People grow old and nothing can stop that. That is how the world works, and all you can do is to accept it. Old age is something that we should prepare for. How can we prepare for it?
The aging process has several downsides as you would lose stamina, strength, bone density, balance and flexibility. Fortunately, you can combat the aging process through strength training. Yes, you don’t have to undergo those things as you age as it can be prevented only if you are active enough. Strength training can be done no matter how old you are or regardless of your fitness level. We can say that strength training is the fountain of youth since it reverses the aging process.
As we grow old we tend to acquire lots of diseases like osteoporosis, heart disease and adult-onset diabetes, but you don’t need to worry about that if you are into strength training. It helps to ease the symptoms of rheumatoid osteoarthritis, depression and hypertension. A well-designed exercise program is what you need to combat the aging process.
Exercise is the key to enjoying your life
Experts agree that genes play has a saying while you are younger, it won’t help as you age. Your lifestyle and behavior would help you to look better as you age. They also believe that exercise is the key factor in active aging. This only means that exercise can help you better than nutrition, stress management, sleep, etc.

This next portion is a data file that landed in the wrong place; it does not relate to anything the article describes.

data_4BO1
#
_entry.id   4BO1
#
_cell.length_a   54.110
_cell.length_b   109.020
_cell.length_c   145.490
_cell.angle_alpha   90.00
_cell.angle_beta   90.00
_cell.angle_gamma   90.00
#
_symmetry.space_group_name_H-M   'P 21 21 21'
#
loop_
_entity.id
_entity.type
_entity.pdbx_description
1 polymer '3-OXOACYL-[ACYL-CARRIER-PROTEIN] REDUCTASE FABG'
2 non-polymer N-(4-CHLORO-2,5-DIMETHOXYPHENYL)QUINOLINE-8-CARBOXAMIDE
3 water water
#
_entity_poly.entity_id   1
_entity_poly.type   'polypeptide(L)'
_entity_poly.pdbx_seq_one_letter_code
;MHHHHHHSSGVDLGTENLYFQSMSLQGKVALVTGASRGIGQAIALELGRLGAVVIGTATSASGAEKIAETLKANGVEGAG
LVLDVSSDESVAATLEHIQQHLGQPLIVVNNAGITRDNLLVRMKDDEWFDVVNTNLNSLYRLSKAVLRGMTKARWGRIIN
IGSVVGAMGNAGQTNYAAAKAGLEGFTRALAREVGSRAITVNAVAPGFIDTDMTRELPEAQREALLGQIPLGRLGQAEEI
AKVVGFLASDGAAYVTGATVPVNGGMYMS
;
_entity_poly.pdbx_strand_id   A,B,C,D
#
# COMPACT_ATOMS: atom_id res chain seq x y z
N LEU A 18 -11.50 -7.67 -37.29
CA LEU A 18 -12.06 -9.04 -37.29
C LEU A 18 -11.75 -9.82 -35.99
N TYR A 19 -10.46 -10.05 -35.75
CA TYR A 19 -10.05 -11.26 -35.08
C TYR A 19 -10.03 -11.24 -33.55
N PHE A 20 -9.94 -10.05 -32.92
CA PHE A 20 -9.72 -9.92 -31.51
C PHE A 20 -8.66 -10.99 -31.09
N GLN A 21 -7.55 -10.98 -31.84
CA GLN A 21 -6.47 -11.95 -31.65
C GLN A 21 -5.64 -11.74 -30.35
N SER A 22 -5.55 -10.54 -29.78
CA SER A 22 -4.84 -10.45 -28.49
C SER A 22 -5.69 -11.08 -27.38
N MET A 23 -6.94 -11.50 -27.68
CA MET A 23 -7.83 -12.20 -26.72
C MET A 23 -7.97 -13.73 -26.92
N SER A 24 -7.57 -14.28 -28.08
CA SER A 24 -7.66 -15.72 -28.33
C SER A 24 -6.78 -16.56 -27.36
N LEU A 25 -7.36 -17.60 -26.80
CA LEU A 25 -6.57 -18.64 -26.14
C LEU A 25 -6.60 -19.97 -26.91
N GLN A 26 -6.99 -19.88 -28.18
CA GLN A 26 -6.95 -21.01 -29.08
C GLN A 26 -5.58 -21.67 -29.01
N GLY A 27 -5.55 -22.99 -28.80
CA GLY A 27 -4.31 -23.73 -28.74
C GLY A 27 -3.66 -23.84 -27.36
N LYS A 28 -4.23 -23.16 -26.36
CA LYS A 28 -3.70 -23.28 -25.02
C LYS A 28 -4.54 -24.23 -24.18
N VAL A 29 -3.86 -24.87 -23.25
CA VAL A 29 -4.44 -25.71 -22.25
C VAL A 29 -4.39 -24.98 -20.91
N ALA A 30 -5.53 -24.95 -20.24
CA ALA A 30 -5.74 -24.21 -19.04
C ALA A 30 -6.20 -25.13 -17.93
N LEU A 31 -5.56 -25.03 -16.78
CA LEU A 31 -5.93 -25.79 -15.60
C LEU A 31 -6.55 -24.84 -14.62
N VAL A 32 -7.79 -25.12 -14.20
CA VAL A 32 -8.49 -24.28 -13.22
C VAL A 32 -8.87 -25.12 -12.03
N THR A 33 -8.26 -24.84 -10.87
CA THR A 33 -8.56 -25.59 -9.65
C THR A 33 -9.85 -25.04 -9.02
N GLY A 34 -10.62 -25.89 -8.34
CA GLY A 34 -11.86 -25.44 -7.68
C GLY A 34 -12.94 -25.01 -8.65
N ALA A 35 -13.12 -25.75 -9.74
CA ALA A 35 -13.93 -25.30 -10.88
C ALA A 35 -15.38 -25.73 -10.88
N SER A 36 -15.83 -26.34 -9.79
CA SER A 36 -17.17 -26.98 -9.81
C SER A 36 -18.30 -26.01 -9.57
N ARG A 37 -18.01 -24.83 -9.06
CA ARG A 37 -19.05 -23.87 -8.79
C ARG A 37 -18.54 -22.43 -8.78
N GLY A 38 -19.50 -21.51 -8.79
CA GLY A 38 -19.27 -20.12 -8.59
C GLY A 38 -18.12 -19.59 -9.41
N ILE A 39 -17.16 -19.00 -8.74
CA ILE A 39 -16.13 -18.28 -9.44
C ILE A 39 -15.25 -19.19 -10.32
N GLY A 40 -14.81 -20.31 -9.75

How strength training keeps you young:
In the middle years (ages 35-50)
Burns calories: As your metabolism naturally slows, strength training builds lean body mass to increase your resting metabolic rate and keep you lean.
Preserves bone density by stimulating bone growth.
Improves posture by strengthening the core and spinal muscles.
Menopausal years (50 plus)
Minimizes belly fat: Hormonal changes cause fat to migrate to the mid-section, but weight training can help.
Revives energy levels by restoring fast twitch muscle fibers which give us speed and power.
Offsets the rapid bone loss that occurs immediately after menopause.
Post menopausal years (60-plus)
Creates stability in the large muscles of the legs